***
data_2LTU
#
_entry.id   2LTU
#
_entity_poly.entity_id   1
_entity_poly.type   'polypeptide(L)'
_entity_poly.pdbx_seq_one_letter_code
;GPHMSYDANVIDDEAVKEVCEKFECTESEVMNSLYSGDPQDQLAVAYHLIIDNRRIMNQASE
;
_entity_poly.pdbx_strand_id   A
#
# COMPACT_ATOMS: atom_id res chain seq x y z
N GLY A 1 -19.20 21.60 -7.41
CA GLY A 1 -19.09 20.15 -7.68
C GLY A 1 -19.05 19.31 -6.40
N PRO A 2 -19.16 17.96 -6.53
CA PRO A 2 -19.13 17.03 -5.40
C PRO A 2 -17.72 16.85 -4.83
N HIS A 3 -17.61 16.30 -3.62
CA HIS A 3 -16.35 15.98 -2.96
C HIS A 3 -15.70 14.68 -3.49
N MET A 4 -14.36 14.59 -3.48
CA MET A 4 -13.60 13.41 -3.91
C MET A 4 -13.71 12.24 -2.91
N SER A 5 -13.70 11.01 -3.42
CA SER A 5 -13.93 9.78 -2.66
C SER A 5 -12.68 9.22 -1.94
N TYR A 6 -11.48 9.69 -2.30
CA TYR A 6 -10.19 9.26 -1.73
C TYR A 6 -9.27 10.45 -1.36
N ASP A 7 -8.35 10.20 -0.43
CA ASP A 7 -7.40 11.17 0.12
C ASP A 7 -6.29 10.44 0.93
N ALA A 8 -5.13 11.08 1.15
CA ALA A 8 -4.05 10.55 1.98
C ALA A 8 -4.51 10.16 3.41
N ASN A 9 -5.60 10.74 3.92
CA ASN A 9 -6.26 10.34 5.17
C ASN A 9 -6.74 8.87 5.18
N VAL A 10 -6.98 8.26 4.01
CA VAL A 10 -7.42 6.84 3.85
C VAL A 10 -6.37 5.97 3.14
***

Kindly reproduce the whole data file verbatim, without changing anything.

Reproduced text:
data_2LTU
#
_entry.id   2LTU
#
_entity_poly.entity_id   1
_entity_poly.type   'polypeptide(L)'
_entity_poly.pdbx_seq_one_letter_code
;GPHMSYDANVIDDEAVKEVCEKFECTESEVMNSLYSGDPQDQLAVAYHLIIDNRRIMNQASE
;
_entity_poly.pdbx_strand_id   A
#
# COMPACT_ATOMS: atom_id res chain seq x y z
N GLY A 1 -19.20 21.60 -7.41
CA GLY A 1 -19.09 20.15 -7.68
C GLY A 1 -19.05 19.31 -6.40
N PRO A 2 -19.16 17.96 -6.53
CA PRO A 2 -19.13 17.03 -5.40
C PRO A 2 -17.72 16.85 -4.83
N HIS A 3 -17.61 16.30 -3.62
CA HIS A 3 -16.35 15.98 -2.96
C HIS A 3 -15.70 14.68 -3.49
N MET A 4 -14.36 14.59 -3.48
CA MET A 4 -13.60 13.41 -3.91
C MET A 4 -13.71 12.24 -2.91
N SER A 5 -13.70 11.01 -3.42
CA SER A 5 -13.93 9.78 -2.66
C SER A 5 -12.68 9.22 -1.94
N TYR A 6 -11.48 9.69 -2.30
CA TYR A 6 -10.19 9.26 -1.73
C TYR A 6 -9.27 10.45 -1.36
N ASP A 7 -8.35 10.20 -0.43
CA ASP A 7 -7.40 11.17 0.12
C ASP A 7 -6.29 10.44 0.93
N ALA A 8 -5.13 11.08 1.15
CA ALA A 8 -4.05 10.55 1.98
C ALA A 8 -4.51 10.16 3.41
N ASN A 9 -5.60 10.74 3.92
CA ASN A 9 -6.26 10.34 5.17
C ASN A 9 -6.74 8.87 5.18
N VAL A 10 -6.98 8.26 4.01
CA VAL A 10 -7.42 6.84 3.85
C VAL A 10 -6.37 5.97 3.14